Fanconi's anemia (FA) is a genetically heterogeneous inherited disorder characterized by bone marrow failure, birth defects and cancer susceptibility. At the cellular level, FA features hypersensitivity to DNA cross-linking agents, cell cycle abnormalities and abnormal responses to cytokines. Therapy for the hematopoietic defects of FA has consisted of supportive care, stem cell transplantation and administration of androgens such as oxymetholone. Unfortunately, even successfully transplanted FA patients have a very high risk for subsequent solid tumors, especially squamous cell carcinomas of oropharyngeal and urogenital areas.
The pharmacological treatment of FA has been unchanged for several decades and for this reason our group has embarked on systematic search for small molecule therapeutics that could benefit FA patients. This effort has been made possible by the cloning of 16 FA genes and biochemical insights into the function of FA proteins. Mouse models, zebra fish models and FA patient cell lines, including IPSC are available for screening and validation.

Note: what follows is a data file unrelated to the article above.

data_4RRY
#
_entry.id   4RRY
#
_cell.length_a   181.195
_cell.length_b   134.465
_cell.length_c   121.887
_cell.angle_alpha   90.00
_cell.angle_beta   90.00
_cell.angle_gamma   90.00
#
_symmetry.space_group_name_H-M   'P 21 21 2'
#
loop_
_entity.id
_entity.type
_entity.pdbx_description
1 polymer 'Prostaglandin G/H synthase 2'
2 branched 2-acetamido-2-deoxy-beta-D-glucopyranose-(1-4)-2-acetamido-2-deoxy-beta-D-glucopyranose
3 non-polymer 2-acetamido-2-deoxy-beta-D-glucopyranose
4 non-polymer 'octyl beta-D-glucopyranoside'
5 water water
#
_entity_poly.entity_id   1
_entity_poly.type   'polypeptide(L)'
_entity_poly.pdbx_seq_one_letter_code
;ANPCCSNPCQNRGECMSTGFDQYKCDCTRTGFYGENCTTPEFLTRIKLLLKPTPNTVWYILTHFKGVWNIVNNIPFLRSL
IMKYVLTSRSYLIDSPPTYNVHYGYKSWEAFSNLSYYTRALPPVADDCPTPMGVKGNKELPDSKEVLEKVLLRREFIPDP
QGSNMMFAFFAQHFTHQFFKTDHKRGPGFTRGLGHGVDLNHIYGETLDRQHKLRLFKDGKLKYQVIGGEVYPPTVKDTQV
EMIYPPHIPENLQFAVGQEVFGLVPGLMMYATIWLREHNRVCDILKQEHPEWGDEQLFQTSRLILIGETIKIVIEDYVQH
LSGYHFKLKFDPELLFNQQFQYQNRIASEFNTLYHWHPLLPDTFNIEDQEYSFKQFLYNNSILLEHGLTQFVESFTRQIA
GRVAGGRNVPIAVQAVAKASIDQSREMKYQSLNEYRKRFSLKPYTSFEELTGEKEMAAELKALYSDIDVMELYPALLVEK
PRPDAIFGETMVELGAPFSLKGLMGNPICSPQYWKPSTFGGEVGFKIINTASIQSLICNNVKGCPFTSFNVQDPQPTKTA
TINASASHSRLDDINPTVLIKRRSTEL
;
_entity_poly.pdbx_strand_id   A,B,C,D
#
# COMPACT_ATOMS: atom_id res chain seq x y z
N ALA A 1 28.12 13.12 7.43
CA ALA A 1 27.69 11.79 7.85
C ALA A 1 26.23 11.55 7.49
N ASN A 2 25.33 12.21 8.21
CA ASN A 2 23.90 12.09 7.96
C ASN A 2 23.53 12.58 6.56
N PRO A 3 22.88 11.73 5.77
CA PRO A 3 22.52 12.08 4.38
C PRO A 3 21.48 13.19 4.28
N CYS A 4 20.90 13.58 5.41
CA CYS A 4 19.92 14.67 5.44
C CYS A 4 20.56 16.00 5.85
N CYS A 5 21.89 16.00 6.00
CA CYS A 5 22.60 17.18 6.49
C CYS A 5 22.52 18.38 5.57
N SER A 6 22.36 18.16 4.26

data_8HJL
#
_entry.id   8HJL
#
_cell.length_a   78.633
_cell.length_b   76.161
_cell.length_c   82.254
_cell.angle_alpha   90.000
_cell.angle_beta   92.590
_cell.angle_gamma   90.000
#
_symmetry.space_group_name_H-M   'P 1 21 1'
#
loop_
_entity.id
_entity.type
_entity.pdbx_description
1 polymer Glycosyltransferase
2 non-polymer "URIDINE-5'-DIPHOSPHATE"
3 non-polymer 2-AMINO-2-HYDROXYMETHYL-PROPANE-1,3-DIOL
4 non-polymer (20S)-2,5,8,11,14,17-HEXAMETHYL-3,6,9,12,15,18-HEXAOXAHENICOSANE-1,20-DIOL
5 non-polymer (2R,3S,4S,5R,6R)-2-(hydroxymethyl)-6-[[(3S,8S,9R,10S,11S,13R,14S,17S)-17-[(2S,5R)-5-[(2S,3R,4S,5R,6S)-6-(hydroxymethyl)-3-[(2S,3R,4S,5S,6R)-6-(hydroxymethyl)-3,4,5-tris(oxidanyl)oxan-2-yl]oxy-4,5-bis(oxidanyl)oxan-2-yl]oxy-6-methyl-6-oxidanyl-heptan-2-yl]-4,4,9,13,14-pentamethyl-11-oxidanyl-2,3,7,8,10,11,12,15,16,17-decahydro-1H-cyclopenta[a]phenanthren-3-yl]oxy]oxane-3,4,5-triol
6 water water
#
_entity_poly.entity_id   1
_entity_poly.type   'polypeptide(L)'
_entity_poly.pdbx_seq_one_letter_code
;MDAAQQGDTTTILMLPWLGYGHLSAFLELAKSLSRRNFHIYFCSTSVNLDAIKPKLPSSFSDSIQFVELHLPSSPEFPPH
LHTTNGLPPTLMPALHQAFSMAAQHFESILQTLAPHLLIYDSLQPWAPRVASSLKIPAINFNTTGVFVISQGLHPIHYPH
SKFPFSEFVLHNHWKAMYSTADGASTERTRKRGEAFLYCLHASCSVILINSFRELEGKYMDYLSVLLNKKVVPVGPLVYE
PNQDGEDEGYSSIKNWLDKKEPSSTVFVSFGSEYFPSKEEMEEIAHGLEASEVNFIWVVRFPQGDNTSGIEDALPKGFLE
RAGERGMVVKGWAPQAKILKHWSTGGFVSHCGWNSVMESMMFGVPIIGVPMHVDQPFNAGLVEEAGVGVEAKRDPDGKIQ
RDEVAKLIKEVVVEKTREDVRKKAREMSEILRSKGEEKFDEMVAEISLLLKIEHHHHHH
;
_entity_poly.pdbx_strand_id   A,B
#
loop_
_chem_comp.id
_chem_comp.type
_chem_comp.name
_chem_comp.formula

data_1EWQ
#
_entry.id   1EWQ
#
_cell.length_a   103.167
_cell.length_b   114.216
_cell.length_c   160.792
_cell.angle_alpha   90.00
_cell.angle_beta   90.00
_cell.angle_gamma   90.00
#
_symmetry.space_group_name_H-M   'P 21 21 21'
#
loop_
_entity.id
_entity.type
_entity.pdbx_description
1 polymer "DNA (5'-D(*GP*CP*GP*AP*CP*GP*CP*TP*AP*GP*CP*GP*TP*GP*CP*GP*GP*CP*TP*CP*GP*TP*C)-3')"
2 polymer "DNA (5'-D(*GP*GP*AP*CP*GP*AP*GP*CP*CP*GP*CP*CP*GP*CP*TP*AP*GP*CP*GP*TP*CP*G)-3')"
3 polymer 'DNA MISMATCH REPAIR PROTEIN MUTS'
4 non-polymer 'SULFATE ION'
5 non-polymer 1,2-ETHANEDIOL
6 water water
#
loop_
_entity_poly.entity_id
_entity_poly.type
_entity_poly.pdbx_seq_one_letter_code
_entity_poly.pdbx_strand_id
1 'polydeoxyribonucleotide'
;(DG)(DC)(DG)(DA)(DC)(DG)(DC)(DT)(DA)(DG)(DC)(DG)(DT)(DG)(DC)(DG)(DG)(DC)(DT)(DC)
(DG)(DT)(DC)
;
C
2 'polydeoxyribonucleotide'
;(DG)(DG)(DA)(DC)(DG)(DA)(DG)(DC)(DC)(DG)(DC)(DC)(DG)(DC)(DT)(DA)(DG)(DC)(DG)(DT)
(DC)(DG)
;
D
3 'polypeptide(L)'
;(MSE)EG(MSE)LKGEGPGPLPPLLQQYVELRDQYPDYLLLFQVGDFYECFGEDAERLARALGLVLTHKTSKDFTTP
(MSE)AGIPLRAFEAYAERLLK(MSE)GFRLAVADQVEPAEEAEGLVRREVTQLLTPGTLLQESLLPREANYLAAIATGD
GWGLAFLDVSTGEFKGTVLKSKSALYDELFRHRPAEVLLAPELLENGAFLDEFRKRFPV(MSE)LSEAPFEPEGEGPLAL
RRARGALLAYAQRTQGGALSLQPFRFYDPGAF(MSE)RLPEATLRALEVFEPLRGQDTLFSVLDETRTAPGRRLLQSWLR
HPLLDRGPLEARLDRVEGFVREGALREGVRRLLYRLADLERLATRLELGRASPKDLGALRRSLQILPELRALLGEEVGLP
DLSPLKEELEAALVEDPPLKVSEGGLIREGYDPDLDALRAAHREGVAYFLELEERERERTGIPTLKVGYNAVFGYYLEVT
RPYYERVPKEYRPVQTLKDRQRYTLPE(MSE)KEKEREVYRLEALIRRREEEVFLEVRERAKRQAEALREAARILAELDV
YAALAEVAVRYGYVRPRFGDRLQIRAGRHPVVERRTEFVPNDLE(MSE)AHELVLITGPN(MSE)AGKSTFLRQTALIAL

The specific goals of small molecule interventions are to delay or prevent hematopoietic failure and also to delay or prevent carcinogenesis.
To date we have shown that the superoxide dismutase mimetic drug Tempol can significantly delay tumor formation in FA mice. Similarly, resveratrol clearly improved hematopoiesis in the same model.
Medium throughput screens have revealed numerous new molecules which ameliorate the FA phenotypes of cells, mice and zebrafish respectively. Using genetic approaches we also have identified the p53 pathway as a therapeutic target in FA.
These therapeutic opportunities and progress in FA small molecule screening will be discussed.
Citation Format: Markus Grompe, John Postlethwait, Alan D'Andrea, Susan Olson, Qingshuo Zhang, Grover Bagby. Fanconi's anemia: Emerging therapeutic opportunities. [abstract]. In: Proceedings of the AACR Special Conference: Cancer Susceptibility and Cancer Susceptibility Syndromes; Jan 29-Feb 1, 2014; San Diego, CA. Philadelphia (PA): AACR; Cancer Res 2014;74(23 Suppl):Abstract nr IA05. doi:10.1158/1538-7445.CANSUSC14-IA05